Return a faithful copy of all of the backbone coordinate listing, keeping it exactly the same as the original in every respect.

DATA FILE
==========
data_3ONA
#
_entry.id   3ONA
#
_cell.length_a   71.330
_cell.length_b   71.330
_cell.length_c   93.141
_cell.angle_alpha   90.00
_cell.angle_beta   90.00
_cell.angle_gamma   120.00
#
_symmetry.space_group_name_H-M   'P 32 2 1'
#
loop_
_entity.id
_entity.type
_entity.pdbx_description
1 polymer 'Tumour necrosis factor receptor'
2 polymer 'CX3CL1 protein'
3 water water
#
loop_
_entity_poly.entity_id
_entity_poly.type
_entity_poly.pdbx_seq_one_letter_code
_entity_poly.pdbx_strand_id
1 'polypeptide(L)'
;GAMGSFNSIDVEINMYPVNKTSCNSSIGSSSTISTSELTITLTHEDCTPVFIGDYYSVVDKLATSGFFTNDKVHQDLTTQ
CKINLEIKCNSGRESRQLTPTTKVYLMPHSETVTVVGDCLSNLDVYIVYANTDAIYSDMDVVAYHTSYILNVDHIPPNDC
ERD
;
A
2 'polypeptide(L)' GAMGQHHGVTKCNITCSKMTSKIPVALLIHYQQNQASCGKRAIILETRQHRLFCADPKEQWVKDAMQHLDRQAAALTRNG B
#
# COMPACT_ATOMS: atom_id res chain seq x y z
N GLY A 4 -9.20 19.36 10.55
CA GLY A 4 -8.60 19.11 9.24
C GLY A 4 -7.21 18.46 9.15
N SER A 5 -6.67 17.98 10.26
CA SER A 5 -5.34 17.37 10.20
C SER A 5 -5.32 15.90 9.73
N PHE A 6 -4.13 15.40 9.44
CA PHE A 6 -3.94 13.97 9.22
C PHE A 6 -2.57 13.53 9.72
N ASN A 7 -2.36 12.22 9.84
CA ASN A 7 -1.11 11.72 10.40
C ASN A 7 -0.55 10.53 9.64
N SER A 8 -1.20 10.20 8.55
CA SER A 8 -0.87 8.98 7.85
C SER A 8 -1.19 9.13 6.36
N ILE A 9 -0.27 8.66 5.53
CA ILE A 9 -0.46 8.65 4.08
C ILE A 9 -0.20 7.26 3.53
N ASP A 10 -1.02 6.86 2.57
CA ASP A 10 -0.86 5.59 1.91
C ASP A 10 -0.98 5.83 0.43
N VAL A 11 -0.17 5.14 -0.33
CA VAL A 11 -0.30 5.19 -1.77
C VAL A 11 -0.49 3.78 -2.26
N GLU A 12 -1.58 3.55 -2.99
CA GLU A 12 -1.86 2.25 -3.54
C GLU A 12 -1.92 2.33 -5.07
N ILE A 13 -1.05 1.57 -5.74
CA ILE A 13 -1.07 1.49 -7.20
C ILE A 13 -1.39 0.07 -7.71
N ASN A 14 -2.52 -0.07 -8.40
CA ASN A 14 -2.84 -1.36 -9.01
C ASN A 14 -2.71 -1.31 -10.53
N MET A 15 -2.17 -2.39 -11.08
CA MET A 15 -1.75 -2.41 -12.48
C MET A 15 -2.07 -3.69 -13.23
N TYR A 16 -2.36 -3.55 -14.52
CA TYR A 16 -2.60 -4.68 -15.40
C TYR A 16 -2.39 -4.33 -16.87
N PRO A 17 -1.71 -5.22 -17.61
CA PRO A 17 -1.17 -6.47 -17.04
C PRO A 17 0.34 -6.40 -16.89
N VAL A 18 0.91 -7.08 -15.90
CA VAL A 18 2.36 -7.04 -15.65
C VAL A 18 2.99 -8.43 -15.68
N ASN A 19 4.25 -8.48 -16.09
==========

data_3ONA
#
_entry.id   3ONA
#
_cell.length_a   71.330
_cell.length_b   71.330
_cell.length_c   93.141
_cell.angle_alpha   90.00
_cell.angle_beta   90.00
_cell.angle_gamma   120.00
#
_symmetry.space_group_name_H-M   'P 32 2 1'
#
loop_
_entity.id
_entity.type
_entity.pdbx_description
1 polymer 'Tumour necrosis factor receptor'
2 polymer 'CX3CL1 protein'
3 water water
#
loop_
_entity_poly.entity_id
_entity_poly.type
_entity_poly.pdbx_seq_one_letter_code
_entity_poly.pdbx_strand_id
1 'polypeptide(L)'
;GAMGSFNSIDVEINMYPVNKTSCNSSIGSSSTISTSELTITLTHEDCTPVFIGDYYSVVDKLATSGFFTNDKVHQDLTTQ
CKINLEIKCNSGRESRQLTPTTKVYLMPHSETVTVVGDCLSNLDVYIVYANTDAIYSDMDVVAYHTSYILNVDHIPPNDC
ERD
;
A
2 'polypeptide(L)' GAMGQHHGVTKCNITCSKMTSKIPVALLIHYQQNQASCGKRAIILETRQHRLFCADPKEQWVKDAMQHLDRQAAALTRNG B
#
# COMPACT_ATOMS: atom_id res chain seq x y z
N GLY A 4 -9.20 19.36 10.55
CA GLY A 4 -8.60 19.11 9.24
C GLY A 4 -7.21 18.46 9.15
N SER A 5 -6.67 17.98 10.26
CA SER A 5 -5.34 17.37 10.20
C SER A 5 -5.32 15.90 9.73
N PHE A 6 -4.13 15.40 9.44
CA PHE A 6 -3.94 13.97 9.22
C PHE A 6 -2.57 13.53 9.72
N ASN A 7 -2.36 12.22 9.84
CA ASN A 7 -1.11 11.72 10.40
C ASN A 7 -0.55 10.53 9.64
N SER A 8 -1.20 10.20 8.55
CA SER A 8 -0.87 8.98 7.85
C SER A 8 -1.19 9.13 6.36
N ILE A 9 -0.27 8.66 5.53
CA ILE A 9 -0.46 8.65 4.08
C ILE A 9 -0.20 7.26 3.53
N ASP A 10 -1.02 6.86 2.57
CA ASP A 10 -0.86 5.59 1.91
C ASP A 10 -0.98 5.83 0.43
N VAL A 11 -0.17 5.14 -0.33
CA VAL A 11 -0.30 5.19 -1.77
C VAL A 11 -0.49 3.78 -2.26
N GLU A 12 -1.58 3.55 -2.99
CA GLU A 12 -1.86 2.25 -3.54
C GLU A 12 -1.92 2.33 -5.07
N ILE A 13 -1.05 1.57 -5.74
CA ILE A 13 -1.07 1.49 -7.20
C ILE A 13 -1.39 0.07 -7.71
N ASN A 14 -2.52 -0.07 -8.40
CA ASN A 14 -2.84 -1.36 -9.01
C ASN A 14 -2.71 -1.31 -10.53
N MET A 15 -2.17 -2.39 -11.08
CA MET A 15 -1.75 -2.41 -12.48
C MET A 15 -2.07 -3.69 -13.23
N TYR A 16 -2.36 -3.55 -14.52
CA TYR A 16 -2.60 -4.68 -15.40
C TYR A 16 -2.39 -4.33 -16.87
N PRO A 17 -1.71 -5.22 -17.61
CA PRO A 17 -1.17 -6.47 -17.04
C PRO A 17 0.34 -6.40 -16.89
N VAL A 18 0.91 -7.08 -15.90
CA VAL A 18 2.36 -7.04 -15.65
C VAL A 18 2.99 -8.43 -15.68
N ASN A 19 4.25 -8.48 -16.09